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Lizzy McAlpine: “I am not a ‘Tik Tok sensation’”

This article is written by a student writer from the Her Campus at American chapter.

Within three years, Lizzy McAlpine has transformed herself from a relatively unknown folk-pop singer into a household name. However, her most recent boost in fame isn’t due to a traditional album release or new single—it’s because of a sped up, 32-second long snippet from her song “ceilings” that went viral on Tik Tok in January.

Among the 19.5 thousand videos made to the Tik Tok sound are people melodramatically lip syncing and reflections on the song’s heartbreaking lyrics, with some videos racking up over 100 thousand likes. McAlpine herself filmed a video of her lip syncing to the song and has commented supportive “I love yous” on some of the more viral videos.

The untraditional reasoning for McAlpine’s boost in fame has yielded nuanced reactions. Fans that have supported McAlpine for longer have posted about the need to recognize McAlpine’s work beyond solely singing along to an edited Tik Tok sound. One video references the need for new fans to venture further into McAlpine’s discography and listen to the song “doomsday.” One even received a comment from McAlpine herself, the artist playfully wrote “yas.”

Others have expressed frustration with the inauthentic nature of solely listening to McAlpine’s work through the medium of Tik Tok. One user commented on the same video referencing “doomsday,” writing, “I’m so tired of people finding her music out of the context of the album.”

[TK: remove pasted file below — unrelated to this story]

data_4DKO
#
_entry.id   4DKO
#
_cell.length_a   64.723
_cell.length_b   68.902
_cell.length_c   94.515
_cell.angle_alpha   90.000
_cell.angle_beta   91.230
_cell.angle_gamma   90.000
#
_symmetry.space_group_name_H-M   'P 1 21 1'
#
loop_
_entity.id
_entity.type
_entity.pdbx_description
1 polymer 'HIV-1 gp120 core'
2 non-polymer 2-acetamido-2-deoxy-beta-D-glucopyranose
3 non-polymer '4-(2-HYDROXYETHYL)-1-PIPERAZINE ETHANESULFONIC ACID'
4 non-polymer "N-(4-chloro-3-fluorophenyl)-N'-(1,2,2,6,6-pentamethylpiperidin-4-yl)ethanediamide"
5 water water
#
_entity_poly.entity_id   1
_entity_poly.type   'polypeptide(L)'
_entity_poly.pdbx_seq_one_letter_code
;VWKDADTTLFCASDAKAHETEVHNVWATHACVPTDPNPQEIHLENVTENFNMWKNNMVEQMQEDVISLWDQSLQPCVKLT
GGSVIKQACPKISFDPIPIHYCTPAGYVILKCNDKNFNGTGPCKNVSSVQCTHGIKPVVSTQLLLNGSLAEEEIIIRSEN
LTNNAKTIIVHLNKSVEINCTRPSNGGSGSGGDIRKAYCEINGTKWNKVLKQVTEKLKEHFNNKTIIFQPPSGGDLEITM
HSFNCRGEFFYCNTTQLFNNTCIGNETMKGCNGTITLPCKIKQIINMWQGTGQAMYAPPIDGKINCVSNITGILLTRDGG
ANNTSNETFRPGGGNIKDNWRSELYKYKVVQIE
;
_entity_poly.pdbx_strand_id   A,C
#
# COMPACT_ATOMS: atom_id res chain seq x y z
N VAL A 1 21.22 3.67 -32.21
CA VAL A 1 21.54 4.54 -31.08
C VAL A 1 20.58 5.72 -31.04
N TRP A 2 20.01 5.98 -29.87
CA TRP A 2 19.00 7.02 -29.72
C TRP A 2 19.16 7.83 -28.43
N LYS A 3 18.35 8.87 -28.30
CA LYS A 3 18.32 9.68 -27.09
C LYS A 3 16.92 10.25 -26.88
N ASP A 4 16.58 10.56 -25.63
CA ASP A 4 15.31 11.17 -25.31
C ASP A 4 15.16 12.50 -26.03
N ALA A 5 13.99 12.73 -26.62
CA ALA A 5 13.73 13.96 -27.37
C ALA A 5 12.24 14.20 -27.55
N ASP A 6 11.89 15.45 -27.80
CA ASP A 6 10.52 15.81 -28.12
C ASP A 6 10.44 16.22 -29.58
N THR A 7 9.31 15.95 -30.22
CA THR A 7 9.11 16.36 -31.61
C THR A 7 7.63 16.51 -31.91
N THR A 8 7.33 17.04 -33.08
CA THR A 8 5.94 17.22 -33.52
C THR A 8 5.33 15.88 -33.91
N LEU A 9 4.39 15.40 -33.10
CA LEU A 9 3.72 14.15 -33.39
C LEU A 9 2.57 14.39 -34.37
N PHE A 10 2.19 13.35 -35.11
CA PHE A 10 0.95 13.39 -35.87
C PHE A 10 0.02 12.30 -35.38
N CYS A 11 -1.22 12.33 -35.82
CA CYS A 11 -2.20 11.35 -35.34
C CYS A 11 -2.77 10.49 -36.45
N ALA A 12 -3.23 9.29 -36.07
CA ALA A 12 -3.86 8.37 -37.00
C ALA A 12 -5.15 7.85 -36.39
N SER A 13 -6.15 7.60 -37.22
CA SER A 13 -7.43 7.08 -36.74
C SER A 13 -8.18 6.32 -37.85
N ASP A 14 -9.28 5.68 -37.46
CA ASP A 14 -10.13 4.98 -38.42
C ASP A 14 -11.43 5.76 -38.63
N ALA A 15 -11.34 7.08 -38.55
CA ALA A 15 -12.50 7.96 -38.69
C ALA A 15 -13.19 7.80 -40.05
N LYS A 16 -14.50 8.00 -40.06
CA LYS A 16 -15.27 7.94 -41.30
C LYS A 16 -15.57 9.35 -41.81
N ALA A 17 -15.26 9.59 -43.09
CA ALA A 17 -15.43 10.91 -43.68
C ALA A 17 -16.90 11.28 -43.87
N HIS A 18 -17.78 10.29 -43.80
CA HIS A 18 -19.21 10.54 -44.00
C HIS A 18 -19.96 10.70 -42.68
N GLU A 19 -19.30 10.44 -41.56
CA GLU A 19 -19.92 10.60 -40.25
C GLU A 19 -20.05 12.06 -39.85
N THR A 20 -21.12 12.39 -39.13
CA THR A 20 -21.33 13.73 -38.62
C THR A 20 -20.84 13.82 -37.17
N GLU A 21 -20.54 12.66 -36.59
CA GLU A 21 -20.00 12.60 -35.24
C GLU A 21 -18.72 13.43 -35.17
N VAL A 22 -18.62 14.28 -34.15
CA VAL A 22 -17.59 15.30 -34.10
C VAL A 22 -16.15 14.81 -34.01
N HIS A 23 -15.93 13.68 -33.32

Some fans referenced a desire to “gatekeep” McAlpine’s work as they find the emotional power of her music in its raw genuinity. One user commented, “There has never been an artist who has made me violently sob and rethink all of my life experiences while I’m in bed, on a walk, during breakfast – like her.”

Between fans and McAlpine herself, the desire to protect the integrity of the artist’s music from the grips of demanding Tik Tok users isn’t new. McAlpine went viral and received two million likes on Tik Tok in 2020 for her song “You Ruined the 1975.” Three years later, users have continued to demand for the song’s release. In early 2022, McAlpine responded to one user’s request to “c’mon, just finish it” with a simple “no,” standing firmly in her wish to safeguard her artistry from the pressure of the internet.

“I am not releasing that song, ever… I don’t want to release something that I don’t like. That feels weird to me, that feels inauthentic, and that is not who I am as an artist,” McAlpine stated in a Tik Tok video posted in September 2022.

While McAlpine’s recent rise is largely due to her newfound virality on Tik Tok, McAlpine has specifically made consistent statements to prevent the app from entirely defining her career. After all, besides viral snippets that have spread across the social media platform, McAlpine has written multiple albums and EPs. In July 2022 McAlpine tweeted, “I am not a ‘Tik Tok sensation.” [Please] for the love of god can we stop with that?”

Beyond “ceilings,” fans can expect to see McAlpine perform a variety of her songs during her headliner tour this spring, with performances in Washington, DC toward the end of April. With McAlpine’s career unlikely to stop blossoming any time soon, Tik Tok is sure to continue impacting the nature of her fame and artistry. The app’s effect on the rise of modern musicians like McAlpine is sure to reveal a telling narrative regarding social media’s impact on authentic music.

Shreya Jyotishi

American '26

Shreya is a freshman at American University majoring in CLEG (Communication, Legal Institutions, Economics, and Government). She is originally from Westfield, New Jersey where she wrote and edited for her high school magazine and led a Girls Learn International chapter. She is passionate about feminism and LGBTQ+ rights and loves to expand her crystal collection, make Spotify playlists, and explore DC.